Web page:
Telemedicine works, but … where are the doctors?

It’s great to hear, via a paper presented at a recent conference, that it’s possible to deliver excellent health care to people with Parkinson’s via video link. Telemedicine might help bridge the accessibility gap that I’ve seen seen here in rural northern New England. People who reside in the Bennington, Vt., area, for example, are about as far away from Boston as they are from Burlington.
This is great news for the patient, but what about the doctors? Caseloads for many motion disorder experts are already high. How would an influx of new cases be managed? 
I could see the MDS assuming more frequently a consulting role, a second-opinion source, to a telemedicine session originating from the office of the patient’s primary care provider. I don’t want to see this technology used to increase bill-able throughput. We risk burning out more doctors that way, and then everyone loses.

The exercise benefit, explained

Exercise just works. I’ve often said that it seems to reset the brain at a fundamental, system-wide level, kind of like re-initializing a computer. 

Now researchers are starting to understand what happens inside the brain when we are pushed to perform at a higher level of exercise than we might normally engage in. From Medscape:

Patients with Parkinson’s disease (PD) who exercise on a stationary tandem bicycle with a healthy partner during a single 40-minute session experience a 35% improvement in motor function and increased brain activation similar to that found with levodopa treatment, new research shows.

The study, by researchers at the Cleveland Clinic in Ohio, found that maintaining a steady rate of 80 to 90 revolutions per minute (rpm) on the bicycle not only improved function in lower extremities but also in upper extremities.

I don’t want to reprint the entire article, but this quote resonated for me:

The researchers surmise that the exercise may facilitate central motor control processes in Parkinson’s patients. “For lack of a better word, we may be ‘overdriving’ the central nervous system by providing an increase in the quantity and quality of sensory information provided to the patient,” said Dr. Alberts.

The Choice Matters: Go With the Specialist

An article in The New York Times makes a point that might seem self-evident: Patients fitted with heart devices had fewer problems when those devices were implanted by doctors who had special training. I think this finding is very relevant for devices implanted in other areas of the body, particularly in the brain. Consider this point:

Most implant procedures, about 70 percent, were performed by electrophysiologists, the study reported. The remaining implants were done by other types of cardiologists or other kinds of doctors including thoracic surgeons. The study found that the highest rate of serious complications about 2.5 percent, occurred among thoracic surgeons, who accounted for only 1.7 percent of the procedures reviewed.

Knowing this, if one had the choice, why would you *not* want to have a brain implant done by anyone except a specialist with a long track record of performing that specific procedure? I suspect that it is on this point that the surgeons with the record of excellent results differ from those that are merely very good.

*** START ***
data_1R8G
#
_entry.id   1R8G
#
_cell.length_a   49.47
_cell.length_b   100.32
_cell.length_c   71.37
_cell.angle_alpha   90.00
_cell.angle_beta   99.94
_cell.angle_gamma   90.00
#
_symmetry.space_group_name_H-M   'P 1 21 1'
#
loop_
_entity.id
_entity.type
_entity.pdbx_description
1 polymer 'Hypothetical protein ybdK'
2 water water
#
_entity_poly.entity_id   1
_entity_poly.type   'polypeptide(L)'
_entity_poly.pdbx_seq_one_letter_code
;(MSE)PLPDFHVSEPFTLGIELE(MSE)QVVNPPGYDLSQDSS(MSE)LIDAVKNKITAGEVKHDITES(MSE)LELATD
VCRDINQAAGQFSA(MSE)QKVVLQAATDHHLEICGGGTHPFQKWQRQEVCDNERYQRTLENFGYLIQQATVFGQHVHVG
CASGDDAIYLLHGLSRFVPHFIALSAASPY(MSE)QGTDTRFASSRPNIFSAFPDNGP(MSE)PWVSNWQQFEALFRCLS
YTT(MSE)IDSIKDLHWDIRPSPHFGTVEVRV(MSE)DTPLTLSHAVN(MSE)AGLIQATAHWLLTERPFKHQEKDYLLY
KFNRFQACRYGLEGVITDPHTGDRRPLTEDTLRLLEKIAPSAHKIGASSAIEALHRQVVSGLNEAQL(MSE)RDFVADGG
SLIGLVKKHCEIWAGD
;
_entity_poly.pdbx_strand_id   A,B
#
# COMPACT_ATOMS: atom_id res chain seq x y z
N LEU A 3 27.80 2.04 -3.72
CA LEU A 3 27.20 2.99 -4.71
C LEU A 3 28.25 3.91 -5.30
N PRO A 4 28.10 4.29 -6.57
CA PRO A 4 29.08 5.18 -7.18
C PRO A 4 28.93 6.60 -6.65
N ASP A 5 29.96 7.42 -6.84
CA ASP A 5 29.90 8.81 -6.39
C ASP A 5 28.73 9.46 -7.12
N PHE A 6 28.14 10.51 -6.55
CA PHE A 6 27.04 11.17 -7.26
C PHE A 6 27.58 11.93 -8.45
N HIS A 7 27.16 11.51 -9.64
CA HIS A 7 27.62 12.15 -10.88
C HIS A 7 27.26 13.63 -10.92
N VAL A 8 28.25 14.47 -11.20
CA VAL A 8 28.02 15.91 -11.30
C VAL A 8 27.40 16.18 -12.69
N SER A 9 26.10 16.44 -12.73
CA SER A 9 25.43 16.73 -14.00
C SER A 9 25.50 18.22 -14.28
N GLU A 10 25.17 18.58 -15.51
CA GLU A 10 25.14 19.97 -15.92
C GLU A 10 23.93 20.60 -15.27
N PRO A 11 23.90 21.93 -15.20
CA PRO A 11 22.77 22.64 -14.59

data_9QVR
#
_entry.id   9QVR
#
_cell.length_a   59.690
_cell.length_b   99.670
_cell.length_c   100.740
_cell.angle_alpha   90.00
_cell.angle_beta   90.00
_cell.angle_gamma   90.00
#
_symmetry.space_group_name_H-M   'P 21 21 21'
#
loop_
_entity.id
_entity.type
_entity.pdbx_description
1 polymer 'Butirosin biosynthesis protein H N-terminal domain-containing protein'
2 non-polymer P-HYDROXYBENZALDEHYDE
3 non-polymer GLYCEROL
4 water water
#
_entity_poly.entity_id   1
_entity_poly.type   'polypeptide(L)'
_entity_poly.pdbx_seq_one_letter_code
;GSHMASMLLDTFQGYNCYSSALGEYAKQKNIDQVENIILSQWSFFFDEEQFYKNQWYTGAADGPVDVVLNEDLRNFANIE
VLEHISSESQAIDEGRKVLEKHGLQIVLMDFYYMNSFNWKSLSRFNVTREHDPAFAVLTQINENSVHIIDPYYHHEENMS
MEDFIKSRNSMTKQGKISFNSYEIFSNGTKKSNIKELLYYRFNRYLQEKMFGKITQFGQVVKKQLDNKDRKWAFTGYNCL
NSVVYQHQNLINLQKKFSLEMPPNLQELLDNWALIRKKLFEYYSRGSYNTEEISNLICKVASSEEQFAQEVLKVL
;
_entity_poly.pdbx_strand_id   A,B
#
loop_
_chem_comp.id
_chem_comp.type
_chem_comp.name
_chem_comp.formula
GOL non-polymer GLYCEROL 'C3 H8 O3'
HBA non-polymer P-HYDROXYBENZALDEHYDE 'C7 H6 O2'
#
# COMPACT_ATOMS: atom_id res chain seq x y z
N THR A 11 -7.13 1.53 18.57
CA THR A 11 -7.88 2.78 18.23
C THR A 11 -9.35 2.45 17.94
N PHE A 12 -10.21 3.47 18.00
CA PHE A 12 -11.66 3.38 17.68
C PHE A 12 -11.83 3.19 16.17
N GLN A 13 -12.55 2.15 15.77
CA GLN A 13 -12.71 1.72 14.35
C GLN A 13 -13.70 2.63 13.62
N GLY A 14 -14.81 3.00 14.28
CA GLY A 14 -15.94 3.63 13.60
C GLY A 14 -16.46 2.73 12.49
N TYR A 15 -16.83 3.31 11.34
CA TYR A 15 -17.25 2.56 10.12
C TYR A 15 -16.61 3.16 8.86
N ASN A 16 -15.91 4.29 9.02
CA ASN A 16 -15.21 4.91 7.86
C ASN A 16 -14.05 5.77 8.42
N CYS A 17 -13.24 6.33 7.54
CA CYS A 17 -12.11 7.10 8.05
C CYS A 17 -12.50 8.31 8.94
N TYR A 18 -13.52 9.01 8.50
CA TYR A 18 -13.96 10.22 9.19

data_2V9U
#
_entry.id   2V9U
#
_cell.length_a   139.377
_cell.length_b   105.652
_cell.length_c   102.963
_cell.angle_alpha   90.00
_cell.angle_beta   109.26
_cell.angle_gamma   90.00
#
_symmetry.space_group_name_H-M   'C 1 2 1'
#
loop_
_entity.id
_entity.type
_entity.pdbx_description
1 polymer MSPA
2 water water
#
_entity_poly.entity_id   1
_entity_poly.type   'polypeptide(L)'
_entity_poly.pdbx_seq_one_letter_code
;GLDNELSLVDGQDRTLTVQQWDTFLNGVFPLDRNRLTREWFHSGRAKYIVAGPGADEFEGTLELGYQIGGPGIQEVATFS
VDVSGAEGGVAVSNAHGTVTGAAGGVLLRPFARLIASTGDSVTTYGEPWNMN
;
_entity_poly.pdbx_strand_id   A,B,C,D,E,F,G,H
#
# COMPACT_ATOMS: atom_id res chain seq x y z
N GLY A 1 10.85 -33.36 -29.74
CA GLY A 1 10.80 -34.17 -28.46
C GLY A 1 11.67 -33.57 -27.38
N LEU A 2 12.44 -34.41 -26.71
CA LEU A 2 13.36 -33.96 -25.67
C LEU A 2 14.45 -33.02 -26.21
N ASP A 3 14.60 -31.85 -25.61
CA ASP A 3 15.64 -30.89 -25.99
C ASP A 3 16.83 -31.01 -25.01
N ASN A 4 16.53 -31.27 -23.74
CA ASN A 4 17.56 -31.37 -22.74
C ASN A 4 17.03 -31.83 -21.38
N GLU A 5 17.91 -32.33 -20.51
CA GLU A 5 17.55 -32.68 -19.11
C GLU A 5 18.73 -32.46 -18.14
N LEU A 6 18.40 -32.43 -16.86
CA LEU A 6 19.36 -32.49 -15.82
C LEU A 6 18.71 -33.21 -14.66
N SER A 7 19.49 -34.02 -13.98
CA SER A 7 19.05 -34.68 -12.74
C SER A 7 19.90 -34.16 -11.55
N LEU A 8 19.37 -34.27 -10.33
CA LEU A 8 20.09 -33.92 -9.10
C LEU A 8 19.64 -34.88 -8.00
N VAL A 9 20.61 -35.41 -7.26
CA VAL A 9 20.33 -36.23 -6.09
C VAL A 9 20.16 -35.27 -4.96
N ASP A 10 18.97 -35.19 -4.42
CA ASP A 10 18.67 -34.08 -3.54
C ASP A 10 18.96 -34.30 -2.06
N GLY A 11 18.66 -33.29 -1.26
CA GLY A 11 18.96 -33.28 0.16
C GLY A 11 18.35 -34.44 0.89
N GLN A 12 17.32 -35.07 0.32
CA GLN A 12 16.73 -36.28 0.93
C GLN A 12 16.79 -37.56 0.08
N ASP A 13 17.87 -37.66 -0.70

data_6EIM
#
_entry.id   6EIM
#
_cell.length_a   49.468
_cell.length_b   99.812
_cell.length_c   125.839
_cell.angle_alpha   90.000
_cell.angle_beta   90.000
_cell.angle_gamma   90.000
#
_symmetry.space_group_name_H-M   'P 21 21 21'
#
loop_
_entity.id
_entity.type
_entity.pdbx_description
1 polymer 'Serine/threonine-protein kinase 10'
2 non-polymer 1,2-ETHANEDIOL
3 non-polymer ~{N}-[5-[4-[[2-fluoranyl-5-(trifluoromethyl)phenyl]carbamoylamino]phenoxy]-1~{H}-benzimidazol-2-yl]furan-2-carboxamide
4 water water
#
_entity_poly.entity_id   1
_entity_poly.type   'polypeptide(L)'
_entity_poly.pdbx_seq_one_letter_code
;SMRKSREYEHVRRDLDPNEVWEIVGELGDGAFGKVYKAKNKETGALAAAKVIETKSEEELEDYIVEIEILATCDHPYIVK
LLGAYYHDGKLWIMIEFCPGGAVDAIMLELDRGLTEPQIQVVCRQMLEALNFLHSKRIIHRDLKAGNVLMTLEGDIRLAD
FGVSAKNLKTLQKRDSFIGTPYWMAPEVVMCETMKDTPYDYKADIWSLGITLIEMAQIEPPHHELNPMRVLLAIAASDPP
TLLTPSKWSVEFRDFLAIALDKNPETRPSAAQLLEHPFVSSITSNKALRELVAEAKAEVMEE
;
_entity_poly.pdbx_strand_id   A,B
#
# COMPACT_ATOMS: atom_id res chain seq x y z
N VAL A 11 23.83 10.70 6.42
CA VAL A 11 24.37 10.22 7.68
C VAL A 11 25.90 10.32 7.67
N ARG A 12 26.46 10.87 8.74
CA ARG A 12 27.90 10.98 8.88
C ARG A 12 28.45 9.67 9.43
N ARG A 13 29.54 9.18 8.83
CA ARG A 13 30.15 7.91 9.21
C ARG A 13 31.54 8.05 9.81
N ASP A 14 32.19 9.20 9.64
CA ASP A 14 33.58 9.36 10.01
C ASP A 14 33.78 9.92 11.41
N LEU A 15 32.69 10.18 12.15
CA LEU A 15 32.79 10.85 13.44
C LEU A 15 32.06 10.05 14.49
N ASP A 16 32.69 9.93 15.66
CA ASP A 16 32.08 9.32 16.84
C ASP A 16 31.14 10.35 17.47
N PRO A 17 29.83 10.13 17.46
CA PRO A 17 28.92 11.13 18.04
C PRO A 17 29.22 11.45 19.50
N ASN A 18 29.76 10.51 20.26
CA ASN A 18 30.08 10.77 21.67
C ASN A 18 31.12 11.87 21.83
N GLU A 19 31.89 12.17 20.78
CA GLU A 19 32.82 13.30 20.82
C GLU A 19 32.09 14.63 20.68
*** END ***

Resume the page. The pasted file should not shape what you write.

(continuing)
The article also provides a strong argument for the creation of a national electronic medical records system. The findings were based on filings made to a national database created in 1995 when Medicare and Medicaid agreed to paying for more implanted defibrillators. One can only imagine the other bits of hard science to be gleaned from records based on data from millions of eople.

PGATOUR.COM – Interview: Michael J. Fox at Outback Steakhouse Pro-Am

I guess it would take something extraordinary to blast me out of my extraordinary demotivation when it comes to writing. But this interview did it. Not so much the Michael J. Fox bit — although he is an incredible person — but the golfer he played with at this event. 

Tim Simpson is a pro golfer who had to put his clubs away because of his inherited tremor — and who got his game back after having DBS surgery. His account of having the surgery is truly inspiring to someone like me, who is thinking seriously about having the surgery, possibly as soon as later this year.

Thank you Tim, and Michael. It’s time for me to get back on the cart and get serious about this aspect of my life. I’m headed to NYC this week to interview a DBS neurosurgery team. I’m looking forward to it, with much excitement and a bit of dread.

Research in Context: Back to Basics

It’s useful to remember that all research is ultimately aimed at developing therapies that can help people with Parkinson’s, Dr. Steven Lee said during his remarks on research Saturday at DHMC. 
Lee’s remarks, at a Parkinson’s disease symposium attended by more than 200, provided valuable context for understanding the flurry of research news 
Treatments developed through research can be symptomatic (easing the symptoms, without addressing the underlying degeneration); neuroprotective (designed to slow the progression, and thus prolong life); or restorative (reversing the progression and restoring functionaility).
Research itself takes place along a continuum, or “road map,” that ranges from basic discovery, to refining and validating the targets that are uncovered, to pre-clinical testing, “phased” trials in people, and, ultimately, FDA approval applications.
Parkinson’s research can also be categorized as being oriented toward genetics, or divided in two other ways broad categories (or a combination of the two): genetics and cell biology, and environmental influences.
Your correspondent is still working through the research discussed at the event. But one other observation, from a colleague of Lee’s: To be a study participant: do not have to be a patient, and if you are a patient and accepted into study, you can still be a patient.